There are days when this is really hard.
Pretty much everyday there is at least one moment when this is really hard.
Cancer sucks. Incurable, chronic, stage IV, ultimately terminal cancer…it’s hardly fathomable sometimes, so hard to wrap our heads around. It steals my energy and my strength, my independence and my abilities. It’s an ugly, awful hard. Continue reading “Sitting in the hard”
I’ve just finished reading Just Show Up, by Kara Tippetts and Jill Lynn Buteyn. It’s a book, a beautiful book written by two friends: one dying of cancer, the other who showed up – to love her, to support her, to walk with her, to dance with her, to live with her. It’s their story, and it’s the story of their community. It’s also my story, a story I’m living.
I write for New Christian Woman, and my latest post for them will be published in a few weeks. It’s about community. This book is about community. I’m living in and experiencing incredible, blessed, grace-filled community. A community that has shown up. Continue reading “Just Show Up”
Our kids are sharing a room with each other for the first time, and this morning Eleanor woke early and disturbed Samuel. Coleman got up with her and took her downstairs, but a few minutes later I heard their bedroom door open slowly. I called Samuel’s name, and a sleepy “Yes, Mama?” answered. I invited him to come climb into bed with me, which he did, and we cuddled in the dark. He asked to nurse, and I reminded him gently that we can’t nurse anymore.
Continue reading “Talking With My Two Year Old About Cancer”
Home is a funny word for TCKs, expats, those of us who move around a lot. I have ‘homes’ scattered around the world, in places I’ve lived, and in places I haven’t, but where loved ones live, and I know I would be ‘at home’.
Continue reading “Home Sweet Home”
The last three weeks have been filled with doctor’s appointments, trips to the lab and test after test after test as we and our medical team try to understand what we are dealing with.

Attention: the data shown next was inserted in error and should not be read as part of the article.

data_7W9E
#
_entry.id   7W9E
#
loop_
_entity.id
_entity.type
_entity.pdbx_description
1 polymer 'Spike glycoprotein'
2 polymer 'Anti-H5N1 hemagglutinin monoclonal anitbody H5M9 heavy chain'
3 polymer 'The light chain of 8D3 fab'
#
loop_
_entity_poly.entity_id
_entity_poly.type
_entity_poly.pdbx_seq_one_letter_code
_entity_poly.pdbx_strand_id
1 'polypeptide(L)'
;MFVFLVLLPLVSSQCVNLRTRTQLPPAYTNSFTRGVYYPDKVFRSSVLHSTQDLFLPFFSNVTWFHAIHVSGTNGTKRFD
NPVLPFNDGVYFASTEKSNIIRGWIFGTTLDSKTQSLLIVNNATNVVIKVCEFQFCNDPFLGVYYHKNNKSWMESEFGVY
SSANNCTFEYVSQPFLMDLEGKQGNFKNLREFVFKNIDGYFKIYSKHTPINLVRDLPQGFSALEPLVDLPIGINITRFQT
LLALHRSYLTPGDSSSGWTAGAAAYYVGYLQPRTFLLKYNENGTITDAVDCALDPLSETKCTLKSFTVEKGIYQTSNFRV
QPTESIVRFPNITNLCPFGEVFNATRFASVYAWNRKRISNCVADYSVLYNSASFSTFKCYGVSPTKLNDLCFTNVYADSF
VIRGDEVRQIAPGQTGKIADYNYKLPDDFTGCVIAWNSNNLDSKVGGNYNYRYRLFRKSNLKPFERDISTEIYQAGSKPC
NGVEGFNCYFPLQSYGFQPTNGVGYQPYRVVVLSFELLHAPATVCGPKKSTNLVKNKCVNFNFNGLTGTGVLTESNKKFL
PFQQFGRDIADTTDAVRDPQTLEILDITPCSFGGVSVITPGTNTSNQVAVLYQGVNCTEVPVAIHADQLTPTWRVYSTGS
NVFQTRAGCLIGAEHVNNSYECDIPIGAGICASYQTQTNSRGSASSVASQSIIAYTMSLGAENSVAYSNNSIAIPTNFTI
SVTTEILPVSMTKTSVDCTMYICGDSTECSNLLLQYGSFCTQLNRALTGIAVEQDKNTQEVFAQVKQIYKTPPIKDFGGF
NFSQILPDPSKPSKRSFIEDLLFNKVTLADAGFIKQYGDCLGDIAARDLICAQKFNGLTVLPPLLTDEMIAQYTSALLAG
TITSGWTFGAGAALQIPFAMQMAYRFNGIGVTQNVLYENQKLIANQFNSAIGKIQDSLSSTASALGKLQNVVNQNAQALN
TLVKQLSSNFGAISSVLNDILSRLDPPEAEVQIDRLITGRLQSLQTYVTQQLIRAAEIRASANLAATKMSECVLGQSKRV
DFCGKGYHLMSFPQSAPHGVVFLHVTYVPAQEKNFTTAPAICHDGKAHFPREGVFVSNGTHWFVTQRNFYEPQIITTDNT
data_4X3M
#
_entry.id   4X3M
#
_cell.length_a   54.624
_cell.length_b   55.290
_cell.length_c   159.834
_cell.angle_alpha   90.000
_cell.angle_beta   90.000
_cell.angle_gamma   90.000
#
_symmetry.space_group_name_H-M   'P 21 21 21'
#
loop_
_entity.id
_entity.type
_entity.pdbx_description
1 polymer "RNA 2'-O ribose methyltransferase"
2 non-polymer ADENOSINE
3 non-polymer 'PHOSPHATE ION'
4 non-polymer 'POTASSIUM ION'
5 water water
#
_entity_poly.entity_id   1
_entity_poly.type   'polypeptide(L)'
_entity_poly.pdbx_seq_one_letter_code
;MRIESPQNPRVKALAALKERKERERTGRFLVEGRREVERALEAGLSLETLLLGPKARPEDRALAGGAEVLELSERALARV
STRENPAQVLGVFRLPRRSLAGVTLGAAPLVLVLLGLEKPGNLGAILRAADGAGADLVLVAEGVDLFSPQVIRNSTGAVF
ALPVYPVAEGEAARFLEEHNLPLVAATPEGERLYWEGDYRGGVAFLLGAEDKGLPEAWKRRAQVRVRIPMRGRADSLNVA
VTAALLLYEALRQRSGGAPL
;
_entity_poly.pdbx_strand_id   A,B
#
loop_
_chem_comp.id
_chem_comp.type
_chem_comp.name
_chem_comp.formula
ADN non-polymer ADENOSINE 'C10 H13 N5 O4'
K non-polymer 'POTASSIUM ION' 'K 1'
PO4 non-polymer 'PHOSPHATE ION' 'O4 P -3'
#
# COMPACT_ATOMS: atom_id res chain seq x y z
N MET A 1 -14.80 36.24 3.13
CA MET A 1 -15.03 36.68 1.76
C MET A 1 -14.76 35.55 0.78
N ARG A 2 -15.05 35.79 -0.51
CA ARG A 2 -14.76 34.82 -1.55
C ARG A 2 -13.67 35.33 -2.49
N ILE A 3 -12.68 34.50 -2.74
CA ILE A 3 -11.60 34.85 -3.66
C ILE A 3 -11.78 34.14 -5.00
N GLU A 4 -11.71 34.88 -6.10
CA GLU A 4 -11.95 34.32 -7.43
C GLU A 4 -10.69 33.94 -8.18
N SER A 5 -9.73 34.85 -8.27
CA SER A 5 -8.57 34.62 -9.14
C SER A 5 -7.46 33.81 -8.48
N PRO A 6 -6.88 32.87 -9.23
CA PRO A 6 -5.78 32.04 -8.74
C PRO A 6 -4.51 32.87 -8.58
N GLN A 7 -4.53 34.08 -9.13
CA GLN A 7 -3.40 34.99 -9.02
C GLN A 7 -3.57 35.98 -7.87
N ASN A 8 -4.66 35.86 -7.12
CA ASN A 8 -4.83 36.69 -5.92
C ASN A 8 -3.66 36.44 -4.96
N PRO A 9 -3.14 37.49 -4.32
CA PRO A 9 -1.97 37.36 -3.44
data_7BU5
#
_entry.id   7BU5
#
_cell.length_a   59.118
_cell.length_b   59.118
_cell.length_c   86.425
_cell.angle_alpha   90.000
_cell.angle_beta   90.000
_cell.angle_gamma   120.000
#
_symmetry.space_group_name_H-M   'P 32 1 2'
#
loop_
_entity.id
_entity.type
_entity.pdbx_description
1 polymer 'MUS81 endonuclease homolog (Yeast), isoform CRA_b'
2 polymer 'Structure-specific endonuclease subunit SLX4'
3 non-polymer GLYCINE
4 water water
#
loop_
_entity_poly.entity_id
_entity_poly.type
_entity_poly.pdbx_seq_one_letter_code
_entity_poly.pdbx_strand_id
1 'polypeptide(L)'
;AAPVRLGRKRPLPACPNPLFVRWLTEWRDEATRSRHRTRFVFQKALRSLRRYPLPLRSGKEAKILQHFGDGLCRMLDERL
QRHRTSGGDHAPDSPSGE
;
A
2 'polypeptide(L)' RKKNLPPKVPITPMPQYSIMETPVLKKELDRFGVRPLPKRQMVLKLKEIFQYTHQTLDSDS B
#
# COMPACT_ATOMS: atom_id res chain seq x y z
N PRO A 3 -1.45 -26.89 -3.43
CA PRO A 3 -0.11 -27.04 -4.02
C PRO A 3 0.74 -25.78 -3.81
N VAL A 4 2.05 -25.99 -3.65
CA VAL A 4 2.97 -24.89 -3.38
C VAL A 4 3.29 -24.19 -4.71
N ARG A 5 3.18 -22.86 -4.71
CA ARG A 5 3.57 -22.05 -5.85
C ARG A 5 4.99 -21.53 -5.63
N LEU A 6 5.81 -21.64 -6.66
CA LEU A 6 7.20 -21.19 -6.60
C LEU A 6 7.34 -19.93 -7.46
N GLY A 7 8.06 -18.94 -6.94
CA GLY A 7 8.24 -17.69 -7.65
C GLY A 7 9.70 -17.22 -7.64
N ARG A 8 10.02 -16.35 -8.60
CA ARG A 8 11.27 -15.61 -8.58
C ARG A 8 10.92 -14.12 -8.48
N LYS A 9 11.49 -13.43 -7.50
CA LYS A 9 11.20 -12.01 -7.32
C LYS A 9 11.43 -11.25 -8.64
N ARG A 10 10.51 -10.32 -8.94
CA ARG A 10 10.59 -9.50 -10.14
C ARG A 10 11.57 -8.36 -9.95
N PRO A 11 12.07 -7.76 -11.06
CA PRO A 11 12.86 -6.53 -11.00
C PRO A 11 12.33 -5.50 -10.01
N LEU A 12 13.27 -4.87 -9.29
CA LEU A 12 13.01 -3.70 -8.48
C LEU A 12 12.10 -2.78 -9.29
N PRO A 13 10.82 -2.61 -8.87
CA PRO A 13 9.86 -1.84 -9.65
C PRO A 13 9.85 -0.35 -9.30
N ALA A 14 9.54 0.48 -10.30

There are a number of tests used to build a picture of this kind of cancer, and that’s really what I’ve learned they do – together, they are pieces of a puzzle. Each one in isolation tells us something, but on its own is usually not very useful for understanding the whole thing. This is sometimes frustrating – I want answers! Now! What is going on inside my body? What do we do about it? It is hard to be patient. It has become important to me to remember that each result we get, whether ‘good’ news or ‘bad’ news is really just one piece, best understood in the context of the whole, which we are slowly but steadily forming. Continue reading “Questions, Answers and More Tests”
This past Sunday I (Coleman) preached what will probably be my last sermon at New Church Westville. I’d planned to use someone else’s sermon but ended up reworking one I wrote a few years ago for a different congregation. When I delivered it then, there were two people in that congregation battling cancer, and others mourning the loss of a young man. Now it’s closer to home, but I wanted to say the same things:
1.) I do not believe that God wills evil or suffering.
2.) I do not believe that God is indifferent to evil or suffering.
3.) I believe that God only allows evil and suffering for the sake of good that He can bring from it.
I wanted to say these things boldly now, when it matters. Anne and I both are at a place where in the past we’ve wrestled with God over the fact that good people suffer immeasurably, and our faith has withstood that; and as hard as the news is now, I don’t feel abandoned by God.
Continue reading “God Meant It for Good”
I have cancer.
Just writing those words…
It seems crazy. Silly. Fake and unreal. It doesn’t seem to matter how many times I’ve said them in the last ten days…
To nurses, and hospital technicians. To close friends. To my parents. To members of the church and school community here. To friends on the other side of the world. To my hairdresser. To strangers. To my children.
It feels like they belong to someone else.
But they belong to me now. I have cancer. Continue reading “On the shock and the blessings”